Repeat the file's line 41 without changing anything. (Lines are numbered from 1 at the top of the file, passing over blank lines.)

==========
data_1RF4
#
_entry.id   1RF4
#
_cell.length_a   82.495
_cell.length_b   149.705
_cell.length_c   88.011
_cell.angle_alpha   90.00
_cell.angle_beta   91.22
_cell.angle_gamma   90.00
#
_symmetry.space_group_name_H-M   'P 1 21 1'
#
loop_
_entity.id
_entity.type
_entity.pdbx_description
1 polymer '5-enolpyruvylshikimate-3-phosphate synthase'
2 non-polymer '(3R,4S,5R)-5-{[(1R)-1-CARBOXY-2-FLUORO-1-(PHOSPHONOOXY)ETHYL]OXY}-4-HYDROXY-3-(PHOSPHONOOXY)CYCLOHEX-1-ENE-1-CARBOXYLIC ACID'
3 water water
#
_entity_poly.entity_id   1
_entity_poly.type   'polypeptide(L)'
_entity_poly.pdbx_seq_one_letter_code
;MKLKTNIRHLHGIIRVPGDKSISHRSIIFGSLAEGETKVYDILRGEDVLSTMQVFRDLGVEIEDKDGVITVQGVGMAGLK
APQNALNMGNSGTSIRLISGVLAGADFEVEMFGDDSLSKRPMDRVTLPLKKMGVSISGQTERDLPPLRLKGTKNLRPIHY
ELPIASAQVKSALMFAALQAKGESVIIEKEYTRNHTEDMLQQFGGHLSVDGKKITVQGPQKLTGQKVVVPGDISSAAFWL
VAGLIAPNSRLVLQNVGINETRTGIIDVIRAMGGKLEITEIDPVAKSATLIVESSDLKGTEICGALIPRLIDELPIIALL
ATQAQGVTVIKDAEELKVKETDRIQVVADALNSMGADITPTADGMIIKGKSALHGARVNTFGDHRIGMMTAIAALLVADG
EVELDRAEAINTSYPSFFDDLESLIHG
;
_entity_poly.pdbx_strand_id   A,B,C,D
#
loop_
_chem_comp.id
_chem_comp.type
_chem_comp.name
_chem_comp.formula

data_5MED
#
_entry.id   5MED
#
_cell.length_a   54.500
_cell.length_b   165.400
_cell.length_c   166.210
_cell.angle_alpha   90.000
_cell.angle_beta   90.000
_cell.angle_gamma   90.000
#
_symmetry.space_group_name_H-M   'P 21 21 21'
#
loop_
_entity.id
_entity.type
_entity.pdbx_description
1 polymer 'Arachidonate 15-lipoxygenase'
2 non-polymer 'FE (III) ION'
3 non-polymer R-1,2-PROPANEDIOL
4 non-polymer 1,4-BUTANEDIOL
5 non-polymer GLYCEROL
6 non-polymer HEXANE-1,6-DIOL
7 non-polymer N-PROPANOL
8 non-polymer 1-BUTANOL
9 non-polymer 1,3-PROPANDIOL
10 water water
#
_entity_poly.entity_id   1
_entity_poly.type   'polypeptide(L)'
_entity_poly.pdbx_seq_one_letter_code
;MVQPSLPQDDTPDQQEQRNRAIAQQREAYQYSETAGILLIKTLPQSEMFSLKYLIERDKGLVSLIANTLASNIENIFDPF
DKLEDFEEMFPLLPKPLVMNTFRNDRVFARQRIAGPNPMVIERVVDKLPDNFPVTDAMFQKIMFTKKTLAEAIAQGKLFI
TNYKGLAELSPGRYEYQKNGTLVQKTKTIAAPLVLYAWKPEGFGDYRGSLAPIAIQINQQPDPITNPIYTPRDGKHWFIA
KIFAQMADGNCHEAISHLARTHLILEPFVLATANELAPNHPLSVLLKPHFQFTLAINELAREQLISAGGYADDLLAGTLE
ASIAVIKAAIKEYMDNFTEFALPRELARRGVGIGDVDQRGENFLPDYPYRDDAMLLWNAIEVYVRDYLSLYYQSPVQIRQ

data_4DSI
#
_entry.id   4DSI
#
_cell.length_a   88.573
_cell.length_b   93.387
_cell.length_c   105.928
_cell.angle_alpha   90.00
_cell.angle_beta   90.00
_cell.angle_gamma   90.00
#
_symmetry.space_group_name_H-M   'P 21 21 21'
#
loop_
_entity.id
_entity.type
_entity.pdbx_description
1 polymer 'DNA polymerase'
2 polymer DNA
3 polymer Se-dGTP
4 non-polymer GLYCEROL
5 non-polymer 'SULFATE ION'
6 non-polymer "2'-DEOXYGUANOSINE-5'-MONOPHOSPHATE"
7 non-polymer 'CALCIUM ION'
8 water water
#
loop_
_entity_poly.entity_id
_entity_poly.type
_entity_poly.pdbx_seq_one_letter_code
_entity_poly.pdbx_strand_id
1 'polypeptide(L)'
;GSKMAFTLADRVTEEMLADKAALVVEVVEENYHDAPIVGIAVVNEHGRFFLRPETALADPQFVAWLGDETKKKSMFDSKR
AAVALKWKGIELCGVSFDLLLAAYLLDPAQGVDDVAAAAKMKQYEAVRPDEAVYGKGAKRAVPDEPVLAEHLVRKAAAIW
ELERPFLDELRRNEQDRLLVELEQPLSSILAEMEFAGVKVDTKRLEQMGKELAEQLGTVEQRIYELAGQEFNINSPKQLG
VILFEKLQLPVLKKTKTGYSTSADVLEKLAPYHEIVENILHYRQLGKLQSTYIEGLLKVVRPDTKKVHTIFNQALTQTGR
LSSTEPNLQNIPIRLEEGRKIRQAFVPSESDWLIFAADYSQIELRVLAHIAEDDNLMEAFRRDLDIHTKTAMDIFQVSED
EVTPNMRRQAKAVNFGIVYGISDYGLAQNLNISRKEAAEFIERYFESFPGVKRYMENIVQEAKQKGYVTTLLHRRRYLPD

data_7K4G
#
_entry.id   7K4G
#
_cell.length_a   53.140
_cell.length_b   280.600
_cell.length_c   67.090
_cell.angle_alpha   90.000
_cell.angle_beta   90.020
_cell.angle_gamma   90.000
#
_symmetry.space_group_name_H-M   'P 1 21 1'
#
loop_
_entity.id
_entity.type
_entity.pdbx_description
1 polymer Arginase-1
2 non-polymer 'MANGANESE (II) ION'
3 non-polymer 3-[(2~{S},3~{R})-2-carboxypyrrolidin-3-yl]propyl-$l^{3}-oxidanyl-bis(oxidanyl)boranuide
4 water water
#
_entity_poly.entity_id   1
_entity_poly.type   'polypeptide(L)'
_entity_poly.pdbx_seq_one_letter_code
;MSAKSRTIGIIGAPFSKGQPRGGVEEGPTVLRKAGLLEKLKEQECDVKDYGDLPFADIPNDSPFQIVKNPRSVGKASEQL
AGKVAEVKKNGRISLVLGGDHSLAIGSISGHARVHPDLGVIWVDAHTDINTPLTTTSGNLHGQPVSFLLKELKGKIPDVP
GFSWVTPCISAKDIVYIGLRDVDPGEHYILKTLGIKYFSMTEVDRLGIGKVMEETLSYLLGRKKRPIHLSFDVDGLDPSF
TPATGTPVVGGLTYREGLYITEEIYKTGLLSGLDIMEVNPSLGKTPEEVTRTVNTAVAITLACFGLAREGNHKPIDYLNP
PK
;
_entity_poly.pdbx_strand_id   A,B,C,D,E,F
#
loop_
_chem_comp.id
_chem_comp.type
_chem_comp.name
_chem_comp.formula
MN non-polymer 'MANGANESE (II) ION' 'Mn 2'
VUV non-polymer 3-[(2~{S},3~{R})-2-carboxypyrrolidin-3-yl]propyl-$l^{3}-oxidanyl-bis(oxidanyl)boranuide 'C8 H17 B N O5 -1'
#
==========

_entry.id   5MED